As I sit writing this column on Sunday, Nov. 2, just before mid-term election day, I am so grateful that it will soon be over. For although I am not a huge watcher of television, even I tired of the commercials aired for both Gov. Pat Quinn and Bruce Rauner. 

It is said that between the two of them, they’ve spent close to $100 million on the campaign. Yet with so much money flowing, how much did any of those minimum-wage employees, whom both have lobbied, make off of either campaign or any other of the average voters? I would not be surprised if the amount didn’t equal a single dollar.

The mid-term election is also the kickoff every four years for the upcoming mayoral campaign. Every day the field gets more crowded as candidates enter the race. I was excited about the race when I though CTU President Karen Lewis was going to run. I already had my popcorn lined up as I salivated over the idea of a debate. With Karen Lewis out of the picture, the remaining candidates are barely able to elicit more than a yawn out of me. 

I can already admit that I am going to have issues with the announced candidates. The current mayor is so unpopular that I must ask: Where are all the candidates from years past who tried and failed to become mayor? Where is Carol Mosley Braun? Where is Patricia Van Pelt Watkins? Where is Dorothy Brown?

All three in the past professed a great desire to be mayor, and yet with the current one’s ratings down in the toilet, where are they now? It makes me wonder just how serious they were four years ago. 

Folks like me with long memories don’t so easily forget. And as the debating season for the job of mayor gets going, I hope people listen and think. Black voters are only important at election time. 

But if we don’t demand to hear a politician’s concrete plans, then in the end, who is the fool? The current mayor based his entire political campaign on a pseudo-endorsement from Obama. What we got was loads of red “X” marks on buildings and red-light cameras, where the timing mechanism was set so yellow lights are too short.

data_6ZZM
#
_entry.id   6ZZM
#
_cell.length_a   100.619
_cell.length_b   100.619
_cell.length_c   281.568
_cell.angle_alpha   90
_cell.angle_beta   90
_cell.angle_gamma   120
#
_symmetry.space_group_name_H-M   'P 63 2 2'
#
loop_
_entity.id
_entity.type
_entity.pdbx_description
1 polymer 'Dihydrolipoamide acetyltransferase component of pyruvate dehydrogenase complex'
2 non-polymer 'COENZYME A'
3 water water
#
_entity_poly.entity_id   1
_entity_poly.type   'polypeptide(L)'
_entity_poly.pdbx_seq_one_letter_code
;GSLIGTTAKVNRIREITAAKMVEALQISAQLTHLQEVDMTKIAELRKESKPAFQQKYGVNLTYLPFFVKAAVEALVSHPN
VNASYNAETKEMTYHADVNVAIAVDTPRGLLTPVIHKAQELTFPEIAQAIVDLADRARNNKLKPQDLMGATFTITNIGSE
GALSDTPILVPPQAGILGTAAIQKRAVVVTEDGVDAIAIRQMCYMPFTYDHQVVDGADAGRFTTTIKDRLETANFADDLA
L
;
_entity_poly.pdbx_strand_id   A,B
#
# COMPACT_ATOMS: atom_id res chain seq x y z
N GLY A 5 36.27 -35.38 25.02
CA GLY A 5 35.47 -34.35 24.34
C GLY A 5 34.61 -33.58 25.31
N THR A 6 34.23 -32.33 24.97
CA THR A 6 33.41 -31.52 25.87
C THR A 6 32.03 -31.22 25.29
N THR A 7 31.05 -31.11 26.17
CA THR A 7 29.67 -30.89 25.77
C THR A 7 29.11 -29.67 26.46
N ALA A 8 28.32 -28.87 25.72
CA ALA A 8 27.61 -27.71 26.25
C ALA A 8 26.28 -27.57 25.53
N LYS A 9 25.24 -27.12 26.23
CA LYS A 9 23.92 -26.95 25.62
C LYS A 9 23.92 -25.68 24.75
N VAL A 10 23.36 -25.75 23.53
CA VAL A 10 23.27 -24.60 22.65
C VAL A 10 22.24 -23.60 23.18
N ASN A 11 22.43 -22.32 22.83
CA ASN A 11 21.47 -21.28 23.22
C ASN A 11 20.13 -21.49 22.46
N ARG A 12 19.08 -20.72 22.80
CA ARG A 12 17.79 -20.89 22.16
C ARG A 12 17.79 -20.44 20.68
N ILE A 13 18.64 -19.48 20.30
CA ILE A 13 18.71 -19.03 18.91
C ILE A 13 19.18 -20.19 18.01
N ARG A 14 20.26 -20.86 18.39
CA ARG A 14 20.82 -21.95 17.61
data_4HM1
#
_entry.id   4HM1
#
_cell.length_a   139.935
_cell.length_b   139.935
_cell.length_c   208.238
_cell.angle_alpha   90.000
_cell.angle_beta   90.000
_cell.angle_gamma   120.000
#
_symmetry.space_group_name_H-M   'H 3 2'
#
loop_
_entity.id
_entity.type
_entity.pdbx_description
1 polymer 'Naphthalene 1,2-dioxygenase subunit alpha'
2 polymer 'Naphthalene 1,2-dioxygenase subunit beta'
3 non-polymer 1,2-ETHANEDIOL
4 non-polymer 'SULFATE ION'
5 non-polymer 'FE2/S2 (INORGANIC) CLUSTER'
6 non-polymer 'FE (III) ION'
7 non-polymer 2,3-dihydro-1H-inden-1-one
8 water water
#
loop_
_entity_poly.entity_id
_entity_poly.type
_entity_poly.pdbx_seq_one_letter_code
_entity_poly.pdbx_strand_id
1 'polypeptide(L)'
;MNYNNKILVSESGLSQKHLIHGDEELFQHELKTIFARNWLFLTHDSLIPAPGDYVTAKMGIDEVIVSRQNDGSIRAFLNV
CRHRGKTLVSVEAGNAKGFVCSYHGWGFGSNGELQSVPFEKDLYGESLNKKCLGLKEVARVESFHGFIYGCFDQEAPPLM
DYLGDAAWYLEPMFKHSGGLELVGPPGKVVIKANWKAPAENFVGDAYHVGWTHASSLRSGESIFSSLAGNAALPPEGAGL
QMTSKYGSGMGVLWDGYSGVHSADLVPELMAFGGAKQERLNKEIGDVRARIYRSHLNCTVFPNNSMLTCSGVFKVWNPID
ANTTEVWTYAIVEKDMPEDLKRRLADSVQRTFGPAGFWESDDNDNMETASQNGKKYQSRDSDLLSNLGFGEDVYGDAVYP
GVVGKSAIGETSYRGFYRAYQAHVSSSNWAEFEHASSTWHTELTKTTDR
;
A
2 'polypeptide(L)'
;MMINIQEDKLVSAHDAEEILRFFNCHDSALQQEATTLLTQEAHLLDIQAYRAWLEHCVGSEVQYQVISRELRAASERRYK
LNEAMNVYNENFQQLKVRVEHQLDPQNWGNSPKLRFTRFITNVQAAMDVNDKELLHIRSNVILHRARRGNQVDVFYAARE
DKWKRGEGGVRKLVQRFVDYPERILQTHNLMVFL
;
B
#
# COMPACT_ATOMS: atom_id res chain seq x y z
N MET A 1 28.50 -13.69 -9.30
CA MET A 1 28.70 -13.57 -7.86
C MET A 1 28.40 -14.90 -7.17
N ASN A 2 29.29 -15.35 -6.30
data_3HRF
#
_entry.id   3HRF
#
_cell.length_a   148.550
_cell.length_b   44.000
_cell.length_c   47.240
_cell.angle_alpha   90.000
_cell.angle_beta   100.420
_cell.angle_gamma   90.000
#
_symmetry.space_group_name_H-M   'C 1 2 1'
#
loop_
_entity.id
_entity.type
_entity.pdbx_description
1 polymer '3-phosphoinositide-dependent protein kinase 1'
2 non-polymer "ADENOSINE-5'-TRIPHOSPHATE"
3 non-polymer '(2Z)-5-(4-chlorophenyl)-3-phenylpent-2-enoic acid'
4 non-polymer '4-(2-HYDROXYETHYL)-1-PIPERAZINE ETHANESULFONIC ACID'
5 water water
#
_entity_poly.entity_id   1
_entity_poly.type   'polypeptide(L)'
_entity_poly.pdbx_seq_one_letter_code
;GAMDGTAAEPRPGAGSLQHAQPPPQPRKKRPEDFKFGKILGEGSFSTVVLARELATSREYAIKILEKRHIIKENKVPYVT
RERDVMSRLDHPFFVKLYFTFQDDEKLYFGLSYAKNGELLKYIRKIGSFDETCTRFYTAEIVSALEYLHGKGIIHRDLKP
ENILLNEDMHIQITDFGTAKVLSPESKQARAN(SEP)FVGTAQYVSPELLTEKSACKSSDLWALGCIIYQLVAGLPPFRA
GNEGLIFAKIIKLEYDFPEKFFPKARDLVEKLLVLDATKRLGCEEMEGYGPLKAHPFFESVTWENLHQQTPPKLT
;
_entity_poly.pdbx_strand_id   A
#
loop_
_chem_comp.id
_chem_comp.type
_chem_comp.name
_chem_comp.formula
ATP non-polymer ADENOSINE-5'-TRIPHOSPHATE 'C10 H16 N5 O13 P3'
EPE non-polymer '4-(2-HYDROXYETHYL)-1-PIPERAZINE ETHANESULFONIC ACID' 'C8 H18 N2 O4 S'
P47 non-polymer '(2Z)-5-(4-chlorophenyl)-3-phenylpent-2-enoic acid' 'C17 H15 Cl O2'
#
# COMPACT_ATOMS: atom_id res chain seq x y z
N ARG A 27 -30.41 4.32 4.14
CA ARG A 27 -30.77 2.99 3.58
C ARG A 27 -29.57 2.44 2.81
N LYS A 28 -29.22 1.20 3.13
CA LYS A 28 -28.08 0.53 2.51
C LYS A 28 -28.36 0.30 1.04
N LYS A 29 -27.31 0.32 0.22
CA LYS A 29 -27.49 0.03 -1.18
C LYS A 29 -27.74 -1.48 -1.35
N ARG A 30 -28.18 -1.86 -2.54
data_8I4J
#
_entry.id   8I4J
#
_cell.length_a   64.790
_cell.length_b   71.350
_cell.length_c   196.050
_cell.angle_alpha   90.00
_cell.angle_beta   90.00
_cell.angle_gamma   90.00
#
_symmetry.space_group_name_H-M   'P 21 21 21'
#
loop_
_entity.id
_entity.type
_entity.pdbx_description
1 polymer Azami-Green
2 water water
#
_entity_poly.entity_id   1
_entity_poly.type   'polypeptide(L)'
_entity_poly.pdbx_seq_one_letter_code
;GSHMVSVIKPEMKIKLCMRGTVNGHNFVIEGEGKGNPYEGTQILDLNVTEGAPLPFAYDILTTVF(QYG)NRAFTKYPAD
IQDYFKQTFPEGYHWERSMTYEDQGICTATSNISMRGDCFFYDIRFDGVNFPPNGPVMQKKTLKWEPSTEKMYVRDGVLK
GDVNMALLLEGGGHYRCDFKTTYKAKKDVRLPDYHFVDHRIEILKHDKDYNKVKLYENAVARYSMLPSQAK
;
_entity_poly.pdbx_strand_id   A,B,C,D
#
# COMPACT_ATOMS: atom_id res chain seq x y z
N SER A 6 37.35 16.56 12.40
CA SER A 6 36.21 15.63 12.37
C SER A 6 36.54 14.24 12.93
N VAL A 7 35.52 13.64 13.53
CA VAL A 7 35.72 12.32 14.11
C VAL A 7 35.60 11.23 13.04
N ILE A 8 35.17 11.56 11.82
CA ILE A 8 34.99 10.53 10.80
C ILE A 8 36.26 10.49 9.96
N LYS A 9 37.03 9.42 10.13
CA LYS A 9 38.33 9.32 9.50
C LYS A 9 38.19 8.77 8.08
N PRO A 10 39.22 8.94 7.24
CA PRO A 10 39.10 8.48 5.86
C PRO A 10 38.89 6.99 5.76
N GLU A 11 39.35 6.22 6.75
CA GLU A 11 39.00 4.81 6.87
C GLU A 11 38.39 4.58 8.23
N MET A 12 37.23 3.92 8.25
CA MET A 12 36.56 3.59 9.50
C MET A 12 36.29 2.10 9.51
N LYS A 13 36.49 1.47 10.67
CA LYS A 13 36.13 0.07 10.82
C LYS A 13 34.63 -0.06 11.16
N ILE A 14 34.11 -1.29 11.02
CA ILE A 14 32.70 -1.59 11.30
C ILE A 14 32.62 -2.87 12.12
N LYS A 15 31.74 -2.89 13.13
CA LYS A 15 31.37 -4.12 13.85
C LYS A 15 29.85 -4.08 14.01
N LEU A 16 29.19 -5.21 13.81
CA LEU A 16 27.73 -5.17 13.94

Our struggling black neighborhoods are being cleared so that land and money is made available to develop the exact same piece of property that, when it was in foreclosure, we were told there isn’t any money to save it. 

What is happening is being done not in the dark but right in front of our faces. Brand new charter schools are being built by UNO using black folks’ money while trying to assure that no black children get to attend those schools. 

As the aldermanic elections gear up, ask them what have they done for you lately? And any project over a year old is nice, but what is upcoming and for whom? 

Every time any property is taken off the tax rolls, the rest of us must make up the missing money. 

And contrary to some folks’ beliefs, local government cannot just make up its own money. 

My “pay attention” mantra continues as the quality of all our lives hangs in the balance of who will be our mayor and alderman for the next four years.


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